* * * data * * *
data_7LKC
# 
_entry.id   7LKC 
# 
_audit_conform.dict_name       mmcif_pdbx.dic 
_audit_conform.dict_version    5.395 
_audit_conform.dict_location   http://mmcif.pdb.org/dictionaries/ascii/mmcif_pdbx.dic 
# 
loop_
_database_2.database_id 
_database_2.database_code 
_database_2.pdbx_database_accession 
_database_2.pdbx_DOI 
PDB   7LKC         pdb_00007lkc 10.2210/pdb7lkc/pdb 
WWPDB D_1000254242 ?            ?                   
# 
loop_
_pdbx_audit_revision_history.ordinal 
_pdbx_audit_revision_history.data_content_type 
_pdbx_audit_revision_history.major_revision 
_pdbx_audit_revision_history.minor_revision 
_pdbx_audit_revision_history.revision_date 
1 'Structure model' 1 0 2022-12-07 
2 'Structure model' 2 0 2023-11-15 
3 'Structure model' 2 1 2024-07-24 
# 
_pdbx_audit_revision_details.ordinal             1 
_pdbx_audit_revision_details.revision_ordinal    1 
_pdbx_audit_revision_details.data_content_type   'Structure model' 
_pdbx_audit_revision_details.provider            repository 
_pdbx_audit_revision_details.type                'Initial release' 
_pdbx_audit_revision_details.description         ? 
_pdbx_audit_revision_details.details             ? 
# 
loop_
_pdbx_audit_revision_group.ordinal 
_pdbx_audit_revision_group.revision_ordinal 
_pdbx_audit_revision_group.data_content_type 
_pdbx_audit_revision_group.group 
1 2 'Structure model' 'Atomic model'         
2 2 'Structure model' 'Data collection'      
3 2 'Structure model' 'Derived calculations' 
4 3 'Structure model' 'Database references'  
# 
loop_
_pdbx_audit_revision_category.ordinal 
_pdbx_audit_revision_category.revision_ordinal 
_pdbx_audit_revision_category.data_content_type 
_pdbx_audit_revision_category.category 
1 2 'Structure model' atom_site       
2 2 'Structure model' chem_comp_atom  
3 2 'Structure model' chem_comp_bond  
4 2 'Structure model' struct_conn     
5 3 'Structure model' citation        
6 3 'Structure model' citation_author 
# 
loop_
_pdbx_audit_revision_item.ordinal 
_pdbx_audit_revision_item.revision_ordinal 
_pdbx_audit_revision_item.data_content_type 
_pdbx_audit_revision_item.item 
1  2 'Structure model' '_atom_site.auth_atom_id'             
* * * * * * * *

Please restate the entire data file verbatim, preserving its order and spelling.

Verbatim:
data_7LKC
# 
_entry.id   7LKC 
# 
_audit_conform.dict_name       mmcif_pdbx.dic 
_audit_conform.dict_version    5.395 
_audit_conform.dict_location   http://mmcif.pdb.org/dictionaries/ascii/mmcif_pdbx.dic 
# 
loop_
_database_2.database_id 
_database_2.database_code 
_database_2.pdbx_database_accession 
_database_2.pdbx_DOI 
PDB   7LKC         pdb_00007lkc 10.2210/pdb7lkc/pdb 
WWPDB D_1000254242 ?            ?                   
# 
loop_
_pdbx_audit_revision_history.ordinal 
_pdbx_audit_revision_history.data_content_type 
_pdbx_audit_revision_history.major_revision 
_pdbx_audit_revision_history.minor_revision 
_pdbx_audit_revision_history.revision_date 
1 'Structure model' 1 0 2022-12-07 
2 'Structure model' 2 0 2023-11-15 
3 'Structure model' 2 1 2024-07-24 
# 
_pdbx_audit_revision_details.ordinal             1 
_pdbx_audit_revision_details.revision_ordinal    1 
_pdbx_audit_revision_details.data_content_type   'Structure model' 
_pdbx_audit_revision_details.provider            repository 
_pdbx_audit_revision_details.type                'Initial release' 
_pdbx_audit_revision_details.description         ? 
_pdbx_audit_revision_details.details             ? 
# 
loop_
_pdbx_audit_revision_group.ordinal 
_pdbx_audit_revision_group.revision_ordinal 
_pdbx_audit_revision_group.data_content_type 
_pdbx_audit_revision_group.group 
1 2 'Structure model' 'Atomic model'         
2 2 'Structure model' 'Data collection'      
3 2 'Structure model' 'Derived calculations' 
4 3 'Structure model' 'Database references'  
# 
loop_
_pdbx_audit_revision_category.ordinal 
_pdbx_audit_revision_category.revision_ordinal 
_pdbx_audit_revision_category.data_content_type 
_pdbx_audit_revision_category.category 
1 2 'Structure model' atom_site       
2 2 'Structure model' chem_comp_atom  
3 2 'Structure model' chem_comp_bond  
4 2 'Structure model' struct_conn     
5 3 'Structure model' citation        
6 3 'Structure model' citation_author 
# 
loop_
_pdbx_audit_revision_item.ordinal 
_pdbx_audit_revision_item.revision_ordinal 
_pdbx_audit_revision_item.data_content_type 
_pdbx_audit_revision_item.item 
1  2 'Structure model' '_atom_site.auth_atom_id'             